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DAVID GREENE, HOST:

You know the sophomore curse, when someone has trouble following up on his or her first work? Well, singer-songwriter Linda Perhacs might have found a way to beat it - just wait years to take that second try. She released her first album, "Parallelograms," in 1970. Her second, "The Soul of All Natural Things," is just out this week.

Perhacs is now 70 years old. It might not surprise you to hear that she never quit her day job.

LINDA PERHACS: I worked five and six days a week as a dental hygienist. And I do my music - all recordings were made on a Sunday morning about 8 or 9 o'clock, for the new album. Every spare moment I have, I run to do the music.

GREENE: So dental hygienist six days a week or so, and Sunday mornings making music.

PERHACS: Well, I get half a Saturday off, too, and alternate Saturdays. (Laughter)

(SOUNDBITE OF SONG)

PERHACS: (Singing) And no one ever said that this life would be easy...

GREENE: When she came in to chat with us, I asked Linda about her life back in 1970. She was commuting from her home in a bohemian enclave in California's Topanga Canyon, to a dentist's office in Beverly Hills.

PERHACS: I lived in two different worlds. My professor from USC asked me to work for him, and he was a periodontist. So I drove to the address, and it was almost on Rodeo Drive in Beverly Hills. I was suddenly, overnight, in the midst of all of Hollywood: Cary Grant...

GREENE: Wow...

PERHACS: ...Paul Newman, Henry Fonda and his family...

GREENE: This list is amazing.

PERHACS: Dinah Shore. Oh, yeah.

GREENE: All those people whose teeth you became very familiar with.

PERHACS: Daily. Yeah, daily. But I had another life, and that was in Topanga Canyon, surrounded by the hippie culture - in that environment. I began to pay attention to these little Volkswagens driving by with little painted flowers on them, and tried to figure out: What's going on out here? It's like an explosion of activity; new clothing, new food, new music, new spiritual ideas.

GREENE: There was an important moment when you are working as a dental hygienist. One of your famous patients is Leonard Rosenman.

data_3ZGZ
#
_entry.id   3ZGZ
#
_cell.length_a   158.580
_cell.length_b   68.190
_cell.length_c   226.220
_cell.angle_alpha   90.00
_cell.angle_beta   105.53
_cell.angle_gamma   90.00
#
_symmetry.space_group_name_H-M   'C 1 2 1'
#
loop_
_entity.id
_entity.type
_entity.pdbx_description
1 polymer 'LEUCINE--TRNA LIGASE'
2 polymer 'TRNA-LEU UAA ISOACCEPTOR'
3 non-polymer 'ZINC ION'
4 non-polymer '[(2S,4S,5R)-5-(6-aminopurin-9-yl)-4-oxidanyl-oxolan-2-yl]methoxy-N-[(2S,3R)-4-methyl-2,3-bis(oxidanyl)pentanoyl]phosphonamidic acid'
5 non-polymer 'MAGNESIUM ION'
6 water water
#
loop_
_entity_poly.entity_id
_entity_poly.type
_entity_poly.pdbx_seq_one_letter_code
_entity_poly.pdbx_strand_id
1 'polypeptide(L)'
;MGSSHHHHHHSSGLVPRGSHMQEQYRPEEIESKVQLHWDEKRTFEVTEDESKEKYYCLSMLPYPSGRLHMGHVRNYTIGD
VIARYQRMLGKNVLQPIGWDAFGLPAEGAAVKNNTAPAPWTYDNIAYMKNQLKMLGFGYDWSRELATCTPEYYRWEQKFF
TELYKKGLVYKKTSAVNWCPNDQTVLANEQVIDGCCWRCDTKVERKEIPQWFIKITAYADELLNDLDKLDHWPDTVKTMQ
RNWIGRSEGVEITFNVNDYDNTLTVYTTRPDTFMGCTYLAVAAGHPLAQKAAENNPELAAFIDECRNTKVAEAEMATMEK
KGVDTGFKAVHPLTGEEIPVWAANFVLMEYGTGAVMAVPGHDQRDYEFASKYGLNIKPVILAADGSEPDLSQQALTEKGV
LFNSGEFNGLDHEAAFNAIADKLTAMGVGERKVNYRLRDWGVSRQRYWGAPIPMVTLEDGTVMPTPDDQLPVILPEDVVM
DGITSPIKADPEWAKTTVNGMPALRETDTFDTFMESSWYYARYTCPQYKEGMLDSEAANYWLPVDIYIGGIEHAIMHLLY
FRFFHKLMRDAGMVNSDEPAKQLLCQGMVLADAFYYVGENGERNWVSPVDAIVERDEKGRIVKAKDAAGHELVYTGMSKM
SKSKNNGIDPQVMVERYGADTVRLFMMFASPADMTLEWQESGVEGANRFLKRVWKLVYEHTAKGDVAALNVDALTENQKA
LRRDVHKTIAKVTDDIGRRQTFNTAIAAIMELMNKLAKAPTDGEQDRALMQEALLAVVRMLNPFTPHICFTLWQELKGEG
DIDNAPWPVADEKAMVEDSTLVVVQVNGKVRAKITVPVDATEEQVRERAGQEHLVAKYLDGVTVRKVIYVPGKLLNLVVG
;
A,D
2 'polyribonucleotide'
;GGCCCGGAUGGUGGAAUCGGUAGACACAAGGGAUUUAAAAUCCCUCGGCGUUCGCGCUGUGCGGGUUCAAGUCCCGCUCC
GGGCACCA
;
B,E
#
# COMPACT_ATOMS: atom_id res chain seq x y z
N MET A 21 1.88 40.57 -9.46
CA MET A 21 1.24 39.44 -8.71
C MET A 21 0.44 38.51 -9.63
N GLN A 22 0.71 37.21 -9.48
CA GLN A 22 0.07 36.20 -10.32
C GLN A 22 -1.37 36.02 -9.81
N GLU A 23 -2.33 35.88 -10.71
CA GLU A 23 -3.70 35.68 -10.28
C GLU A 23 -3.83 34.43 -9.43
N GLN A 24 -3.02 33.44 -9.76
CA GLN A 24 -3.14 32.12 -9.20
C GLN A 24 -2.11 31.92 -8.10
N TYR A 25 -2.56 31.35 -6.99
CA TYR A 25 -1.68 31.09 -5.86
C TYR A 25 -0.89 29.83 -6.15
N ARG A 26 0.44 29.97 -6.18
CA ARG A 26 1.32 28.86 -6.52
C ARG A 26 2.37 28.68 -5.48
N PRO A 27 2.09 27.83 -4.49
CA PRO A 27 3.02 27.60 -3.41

PERHACS: Yes.

GREENE: He was an Academy Award-winning film composer. I'm sort of imagining him lying down in the chair, and you worked on his teeth - or what was going on?

PERHACS: He was. He was. He was there one day for his appointment, and I said, how's everything going? What project are you working on today? And he just looked up out of the blue and he said, Linda, I cannot believe this is all you do. And I said, no. And I painted the picture out in Topanga and said, my other life is - and he said, you're in your mid-20s. You're living in Topanga Canyon. The hippie element is all over the place out there. And you say you're writing little songs? Can I hear these songs? He said, we're getting assignments where we have to have that flavor, and yet we're about 20 years too old to have the flavor naturally in us. Could you help us? I said sure.

GREENE: And so they started working together. Driving home one night, Perhacs had a powerful experience. She says she has a condition called synesthesia, where the brain mixes sensory perceptions. People with it might have the sensation of seeing music or hearing colors.

PERHACS: All of a sudden, in the sky, I saw beautiful lights - hard to describe, but they were so magnificent. And I said, Linda, you're seeing music. You're just not hearing it. Go stop and draw what you're seeing before you forget what you're seeing.

GREENE: And this would become the song "Parallelograms," right...

PERHACS: Correct.

GREENE: ...which is the title track of this album.

PERHACS: Yes.

(SOUNDBITE OF SONG, "PARALLELOGRAMS")